The yellow-flowered daisy-like plant grows head-high, creating a dense barrier that ACAP-listed Black-footed Phoebastria nigripes and Laysan P. albatrus Albatrosses are unable to walk through, much less breed within. For these birds who do find a place to lay their eggs, the tangle of flowering stems limits airflow to nests, leaving chicks vulnerable to dehydration and to death.
Densely-breeding Black-footed and Laysan Albatrosses in the North-western Hawaiian Islands
A few years ago the drought-tolerant and fast-growing Golden Crownbeard covered 80% of the three islands that make up Midway. In the late 1990s, the US Fish and Wildlife Service began removing the plants by hand spraying. It is expected that Golden Crownbeard will be eradicated from the smaller Eastern Island and Spit Island by early 2017, with the last seedlings to be removed from the bigger Sand Island by 2018. As the invasive plant removed native Cyperus grass is being planted. The native grasses allow for more airflow to the nests as well as more breeding space.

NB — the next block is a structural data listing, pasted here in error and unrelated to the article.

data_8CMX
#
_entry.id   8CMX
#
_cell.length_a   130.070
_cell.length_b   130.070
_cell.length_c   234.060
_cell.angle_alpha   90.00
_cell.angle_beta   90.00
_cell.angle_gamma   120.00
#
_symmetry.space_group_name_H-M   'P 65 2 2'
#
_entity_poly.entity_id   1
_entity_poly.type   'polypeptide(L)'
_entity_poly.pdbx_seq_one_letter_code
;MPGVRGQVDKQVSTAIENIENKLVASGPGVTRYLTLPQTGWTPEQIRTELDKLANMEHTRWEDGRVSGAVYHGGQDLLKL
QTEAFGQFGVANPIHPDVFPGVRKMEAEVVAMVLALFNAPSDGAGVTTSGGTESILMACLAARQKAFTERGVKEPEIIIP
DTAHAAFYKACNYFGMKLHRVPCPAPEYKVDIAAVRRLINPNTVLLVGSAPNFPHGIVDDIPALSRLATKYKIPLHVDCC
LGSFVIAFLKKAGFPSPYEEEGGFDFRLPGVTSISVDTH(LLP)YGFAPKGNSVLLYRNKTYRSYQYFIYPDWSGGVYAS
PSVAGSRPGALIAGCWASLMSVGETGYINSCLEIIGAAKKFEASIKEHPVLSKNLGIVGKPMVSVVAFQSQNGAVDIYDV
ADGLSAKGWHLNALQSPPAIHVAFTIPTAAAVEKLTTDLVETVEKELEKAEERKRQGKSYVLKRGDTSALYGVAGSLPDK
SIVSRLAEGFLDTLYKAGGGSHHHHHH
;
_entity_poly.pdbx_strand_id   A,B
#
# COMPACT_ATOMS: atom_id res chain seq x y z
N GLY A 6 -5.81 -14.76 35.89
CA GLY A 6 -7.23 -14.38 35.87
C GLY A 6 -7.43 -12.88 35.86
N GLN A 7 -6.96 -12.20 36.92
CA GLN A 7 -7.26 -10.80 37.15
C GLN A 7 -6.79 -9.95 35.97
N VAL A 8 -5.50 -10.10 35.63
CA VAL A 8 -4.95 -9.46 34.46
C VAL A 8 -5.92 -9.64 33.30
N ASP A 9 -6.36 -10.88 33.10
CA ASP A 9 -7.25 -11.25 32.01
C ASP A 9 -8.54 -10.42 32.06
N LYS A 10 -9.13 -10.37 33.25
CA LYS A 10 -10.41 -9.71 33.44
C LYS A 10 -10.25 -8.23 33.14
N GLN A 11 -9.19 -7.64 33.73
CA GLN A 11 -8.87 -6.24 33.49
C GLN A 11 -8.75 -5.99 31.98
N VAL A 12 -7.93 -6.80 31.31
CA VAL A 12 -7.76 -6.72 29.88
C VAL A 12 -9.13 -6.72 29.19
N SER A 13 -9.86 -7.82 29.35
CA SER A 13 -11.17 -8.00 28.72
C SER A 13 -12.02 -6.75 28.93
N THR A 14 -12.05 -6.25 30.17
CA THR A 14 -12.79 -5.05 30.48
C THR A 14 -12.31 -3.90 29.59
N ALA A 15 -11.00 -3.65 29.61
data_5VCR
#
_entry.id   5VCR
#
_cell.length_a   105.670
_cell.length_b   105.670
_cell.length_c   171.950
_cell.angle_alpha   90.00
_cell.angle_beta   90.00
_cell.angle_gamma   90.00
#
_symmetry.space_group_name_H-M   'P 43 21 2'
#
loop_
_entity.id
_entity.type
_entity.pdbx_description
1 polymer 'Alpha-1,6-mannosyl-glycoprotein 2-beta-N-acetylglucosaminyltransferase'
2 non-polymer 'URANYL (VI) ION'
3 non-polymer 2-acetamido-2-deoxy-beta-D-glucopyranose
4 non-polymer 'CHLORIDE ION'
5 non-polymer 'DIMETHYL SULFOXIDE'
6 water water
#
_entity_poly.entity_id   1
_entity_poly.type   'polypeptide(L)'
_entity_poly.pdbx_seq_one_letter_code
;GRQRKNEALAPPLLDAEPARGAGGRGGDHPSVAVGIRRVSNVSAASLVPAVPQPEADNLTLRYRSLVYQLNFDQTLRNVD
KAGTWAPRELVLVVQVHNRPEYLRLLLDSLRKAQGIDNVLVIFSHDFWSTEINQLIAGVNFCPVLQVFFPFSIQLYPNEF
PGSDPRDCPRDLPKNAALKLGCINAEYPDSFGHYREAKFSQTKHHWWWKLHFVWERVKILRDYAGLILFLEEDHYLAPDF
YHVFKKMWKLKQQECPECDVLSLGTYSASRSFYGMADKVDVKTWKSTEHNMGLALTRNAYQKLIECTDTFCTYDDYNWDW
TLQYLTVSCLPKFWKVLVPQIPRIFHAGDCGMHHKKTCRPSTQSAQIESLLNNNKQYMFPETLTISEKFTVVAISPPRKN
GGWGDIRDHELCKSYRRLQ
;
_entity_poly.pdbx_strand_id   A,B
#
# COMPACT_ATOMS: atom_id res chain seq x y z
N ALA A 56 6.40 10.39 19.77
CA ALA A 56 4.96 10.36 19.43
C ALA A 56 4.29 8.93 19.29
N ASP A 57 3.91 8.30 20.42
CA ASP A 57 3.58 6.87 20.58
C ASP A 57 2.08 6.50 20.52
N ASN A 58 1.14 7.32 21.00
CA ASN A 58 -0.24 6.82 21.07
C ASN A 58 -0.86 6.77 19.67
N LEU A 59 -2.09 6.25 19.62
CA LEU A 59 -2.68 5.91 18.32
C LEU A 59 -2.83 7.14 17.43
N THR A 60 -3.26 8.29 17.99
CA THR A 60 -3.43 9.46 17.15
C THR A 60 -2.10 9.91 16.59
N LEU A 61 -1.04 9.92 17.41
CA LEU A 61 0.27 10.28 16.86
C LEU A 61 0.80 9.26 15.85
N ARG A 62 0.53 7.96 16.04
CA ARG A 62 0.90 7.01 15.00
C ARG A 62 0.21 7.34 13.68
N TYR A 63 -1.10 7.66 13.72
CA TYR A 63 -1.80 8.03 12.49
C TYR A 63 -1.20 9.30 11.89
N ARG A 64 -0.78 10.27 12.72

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Attempts are also being made to eradicate Golden Crownbeard on the NHWI's Kure Atoll.
John Cooper, ACAP Information Officer, 24 October 2015